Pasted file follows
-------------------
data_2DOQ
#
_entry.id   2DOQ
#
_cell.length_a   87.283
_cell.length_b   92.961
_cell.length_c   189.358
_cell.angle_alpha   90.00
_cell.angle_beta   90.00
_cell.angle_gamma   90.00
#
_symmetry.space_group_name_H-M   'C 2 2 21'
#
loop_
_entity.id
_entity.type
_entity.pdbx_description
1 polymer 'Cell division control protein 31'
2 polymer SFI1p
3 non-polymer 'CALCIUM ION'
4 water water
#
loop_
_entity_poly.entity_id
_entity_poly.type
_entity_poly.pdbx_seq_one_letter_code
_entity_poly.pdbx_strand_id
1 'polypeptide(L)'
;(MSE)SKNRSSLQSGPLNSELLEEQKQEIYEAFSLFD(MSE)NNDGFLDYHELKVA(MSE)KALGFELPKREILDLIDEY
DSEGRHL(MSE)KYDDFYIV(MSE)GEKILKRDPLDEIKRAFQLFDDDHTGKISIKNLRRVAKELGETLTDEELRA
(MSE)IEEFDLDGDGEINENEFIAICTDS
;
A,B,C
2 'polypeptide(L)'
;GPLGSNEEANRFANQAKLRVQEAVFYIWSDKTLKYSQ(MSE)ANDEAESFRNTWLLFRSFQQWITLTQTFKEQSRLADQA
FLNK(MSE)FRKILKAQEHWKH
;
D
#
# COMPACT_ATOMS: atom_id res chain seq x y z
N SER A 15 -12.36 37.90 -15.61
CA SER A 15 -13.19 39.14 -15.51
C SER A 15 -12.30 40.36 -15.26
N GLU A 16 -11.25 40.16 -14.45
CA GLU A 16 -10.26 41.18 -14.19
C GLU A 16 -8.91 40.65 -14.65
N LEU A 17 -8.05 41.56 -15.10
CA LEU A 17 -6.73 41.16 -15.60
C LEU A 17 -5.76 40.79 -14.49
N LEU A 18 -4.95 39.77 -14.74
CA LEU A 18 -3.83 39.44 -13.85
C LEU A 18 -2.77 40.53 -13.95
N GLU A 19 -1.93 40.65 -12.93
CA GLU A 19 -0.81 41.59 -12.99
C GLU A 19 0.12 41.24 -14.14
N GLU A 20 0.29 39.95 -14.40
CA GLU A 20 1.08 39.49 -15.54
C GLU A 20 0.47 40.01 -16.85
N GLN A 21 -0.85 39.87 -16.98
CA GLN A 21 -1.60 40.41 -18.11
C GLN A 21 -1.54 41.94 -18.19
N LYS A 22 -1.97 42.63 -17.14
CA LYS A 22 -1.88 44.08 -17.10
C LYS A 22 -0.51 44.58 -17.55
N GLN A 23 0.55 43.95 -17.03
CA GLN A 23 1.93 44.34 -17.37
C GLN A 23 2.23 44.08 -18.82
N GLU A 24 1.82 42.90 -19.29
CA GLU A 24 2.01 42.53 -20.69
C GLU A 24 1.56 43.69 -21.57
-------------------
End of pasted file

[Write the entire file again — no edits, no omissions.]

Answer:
data_2DOQ
#
_entry.id   2DOQ
#
_cell.length_a   87.283
_cell.length_b   92.961
_cell.length_c   189.358
_cell.angle_alpha   90.00
_cell.angle_beta   90.00
_cell.angle_gamma   90.00
#
_symmetry.space_group_name_H-M   'C 2 2 21'
#
loop_
_entity.id
_entity.type
_entity.pdbx_description
1 polymer 'Cell division control protein 31'
2 polymer SFI1p
3 non-polymer 'CALCIUM ION'
4 water water
#
loop_
_entity_poly.entity_id
_entity_poly.type
_entity_poly.pdbx_seq_one_letter_code
_entity_poly.pdbx_strand_id
1 'polypeptide(L)'
;(MSE)SKNRSSLQSGPLNSELLEEQKQEIYEAFSLFD(MSE)NNDGFLDYHELKVA(MSE)KALGFELPKREILDLIDEY
DSEGRHL(MSE)KYDDFYIV(MSE)GEKILKRDPLDEIKRAFQLFDDDHTGKISIKNLRRVAKELGETLTDEELRA
(MSE)IEEFDLDGDGEINENEFIAICTDS
;
A,B,C
2 'polypeptide(L)'
;GPLGSNEEANRFANQAKLRVQEAVFYIWSDKTLKYSQ(MSE)ANDEAESFRNTWLLFRSFQQWITLTQTFKEQSRLADQA
FLNK(MSE)FRKILKAQEHWKH
;
D
#
# COMPACT_ATOMS: atom_id res chain seq x y z
N SER A 15 -12.36 37.90 -15.61
CA SER A 15 -13.19 39.14 -15.51
C SER A 15 -12.30 40.36 -15.26
N GLU A 16 -11.25 40.16 -14.45
CA GLU A 16 -10.26 41.18 -14.19
C GLU A 16 -8.91 40.65 -14.65
N LEU A 17 -8.05 41.56 -15.10
CA LEU A 17 -6.73 41.16 -15.60
C LEU A 17 -5.76 40.79 -14.49
N LEU A 18 -4.95 39.77 -14.74
CA LEU A 18 -3.83 39.44 -13.85
C LEU A 18 -2.77 40.53 -13.95
N GLU A 19 -1.93 40.65 -12.93
CA GLU A 19 -0.81 41.59 -12.99
C GLU A 19 0.12 41.24 -14.14
N GLU A 20 0.29 39.95 -14.40
CA GLU A 20 1.08 39.49 -15.54
C GLU A 20 0.47 40.01 -16.85
N GLN A 21 -0.85 39.87 -16.98
CA GLN A 21 -1.60 40.41 -18.11
C GLN A 21 -1.54 41.94 -18.19
N LYS A 22 -1.97 42.63 -17.14
CA LYS A 22 -1.88 44.08 -17.10
C LYS A 22 -0.51 44.58 -17.55
N GLN A 23 0.55 43.95 -17.03
CA GLN A 23 1.93 44.34 -17.37
C GLN A 23 2.23 44.08 -18.82
N GLU A 24 1.82 42.90 -19.29
CA GLU A 24 2.01 42.53 -20.69
C GLU A 24 1.56 43.69 -21.57